Beijing | China’s surplus with the United States increased further last year, inflicting a final blow to Donald Trump who had made rebalancing trade a priority of his presidency.
Claiming that trade wars were easy to win, the US president launched hostilities against the Asian giant in 2018, denouncing Beijing’s “unfair” competition.
The standoff resulted in additional reciprocal tariffs on hundreds of billions of dollars in goods. The trade confrontation weighed on the global economy and plunged the business world into a climate of uncertainty.
Beijing and Washington, however, signed a truce in January 2020, just before the world was crippled by the COVID-19 epidemic.
Under the deal, China agreed to buy an additional $ 200 billion in US goods over two years that are supposed to help reduce the US deficit.
Alas, China again recorded in 2020 a trade surplus up 7.1% to $ 316.9 billion with the United States, Chinese Customs announced Thursday, less than a week before the departure of the Republican billionaire of the White House.
Last year, in the midst of the pandemic, demand for medical and electronic products for teleworking largely boosted Chinese exports to Uncle Sam’s country.
In the other direction, health restrictions in the United States have been a brake on trade with China, believes economist Iris Pang, of the ING bank.
Despite everything, Beijing has made “continuous efforts to meet its commitments” with Washington, according to analyst Ting Lu, of investment bank Nomura, noting in December a 45% increase over one year in Chinese imports from United States.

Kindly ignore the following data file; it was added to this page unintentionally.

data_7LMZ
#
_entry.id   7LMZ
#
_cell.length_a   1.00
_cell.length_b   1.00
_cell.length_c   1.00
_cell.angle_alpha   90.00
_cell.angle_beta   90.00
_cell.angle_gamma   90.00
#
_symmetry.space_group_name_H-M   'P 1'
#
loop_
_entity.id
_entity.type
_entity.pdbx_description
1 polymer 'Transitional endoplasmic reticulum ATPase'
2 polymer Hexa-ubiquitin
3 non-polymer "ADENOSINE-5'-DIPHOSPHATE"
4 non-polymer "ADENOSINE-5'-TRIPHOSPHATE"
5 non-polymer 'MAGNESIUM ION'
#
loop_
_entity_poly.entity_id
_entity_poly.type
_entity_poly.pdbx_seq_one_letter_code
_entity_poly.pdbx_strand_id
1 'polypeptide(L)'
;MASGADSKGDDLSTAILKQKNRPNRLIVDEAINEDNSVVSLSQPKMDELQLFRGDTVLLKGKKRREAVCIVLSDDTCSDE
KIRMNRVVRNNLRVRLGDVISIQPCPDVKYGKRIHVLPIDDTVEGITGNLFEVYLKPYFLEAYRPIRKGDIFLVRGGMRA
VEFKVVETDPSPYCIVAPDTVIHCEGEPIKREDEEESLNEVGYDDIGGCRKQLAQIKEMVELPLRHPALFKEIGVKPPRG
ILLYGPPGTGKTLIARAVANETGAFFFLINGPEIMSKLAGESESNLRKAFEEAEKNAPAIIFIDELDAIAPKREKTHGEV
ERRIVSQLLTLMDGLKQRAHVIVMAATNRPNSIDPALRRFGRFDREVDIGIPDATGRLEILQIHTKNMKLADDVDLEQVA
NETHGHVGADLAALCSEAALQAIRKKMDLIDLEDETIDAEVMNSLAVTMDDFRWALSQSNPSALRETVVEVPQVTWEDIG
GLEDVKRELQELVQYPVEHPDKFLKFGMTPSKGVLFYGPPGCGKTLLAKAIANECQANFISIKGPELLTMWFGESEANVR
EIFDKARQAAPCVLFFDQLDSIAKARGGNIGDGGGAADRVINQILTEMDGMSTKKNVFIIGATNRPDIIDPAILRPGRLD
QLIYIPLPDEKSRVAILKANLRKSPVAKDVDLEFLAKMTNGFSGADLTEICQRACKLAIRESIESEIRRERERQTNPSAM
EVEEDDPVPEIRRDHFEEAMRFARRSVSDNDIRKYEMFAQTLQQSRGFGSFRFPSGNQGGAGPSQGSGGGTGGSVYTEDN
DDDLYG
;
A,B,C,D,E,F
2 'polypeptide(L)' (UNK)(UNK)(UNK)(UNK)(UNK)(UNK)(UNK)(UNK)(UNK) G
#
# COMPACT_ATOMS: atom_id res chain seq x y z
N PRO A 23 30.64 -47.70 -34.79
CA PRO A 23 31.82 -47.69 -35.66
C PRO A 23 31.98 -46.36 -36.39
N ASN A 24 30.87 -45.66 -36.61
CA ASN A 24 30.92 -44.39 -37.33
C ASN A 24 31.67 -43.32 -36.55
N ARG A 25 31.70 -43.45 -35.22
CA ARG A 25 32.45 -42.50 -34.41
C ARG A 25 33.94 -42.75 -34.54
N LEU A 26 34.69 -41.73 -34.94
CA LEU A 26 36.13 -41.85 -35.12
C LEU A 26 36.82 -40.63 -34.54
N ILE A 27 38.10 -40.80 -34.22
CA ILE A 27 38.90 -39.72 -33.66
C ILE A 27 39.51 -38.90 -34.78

Economists generally expect the future Biden administration to leave in place, at least initially, the surcharges on Chinese products.
In an interview published Monday, outgoing Washington negotiator Robert Lighthizer urged her to maintain these sanctions and justified the trade war.
“We have transformed the way people think about commerce and we have changed the models,” he said.
With the whole world, China’s trade surplus was at its highest level since 2015, at $ 535 billion (+ 27% over one year).
With the European Union alone, Beijing’s second trading partner after Southeast Asia, it fell 19% to $ 132.4 billion.
The arrival of vaccines means that global demand for products linked to the epidemic will be reduced, and this “risks penalizing” Chinese exports in the medium term, warns analyst Tommy Wu, of the Oxford Economics firm.
In the meantime, Chinese sales of anti-Covid products abroad are in good shape.
The country exported 224 billion masks to the world between March and December. “This is the equivalent of 40 masks per person outside China,” Customs spokesman Li Kuiwen said to the press.
The first country affected by COVID-19, but also the first to emerge from it, China appears as a barometer of the expected recovery of the global economy.
Despite the pandemic and the economic situation, the exports of the world’s second-largest economy recorded an increase of 3.6% in 2020 over one year.
In December alone, total orders to China from abroad jumped 18.1% year on year. However, this is a lower result than that of November (21.1%).
As for the Asian giant’s imports, last month they increased by 6.5%. But they are down 1.1% for the whole of 2020, reflecting the weakness of domestic consumption.
Imports should, however, “increase significantly” this year on the back of China’s economic recovery, Wu said.
For now, the country has posted a surplus of 78 billion dollars in the month of December alone, a practically record level in the opinion of analysts.
It is expected to be one of the few major economies to report positive GDP growth in 2020 on Monday. China posted 4.9% year-on-year growth in the third quarter.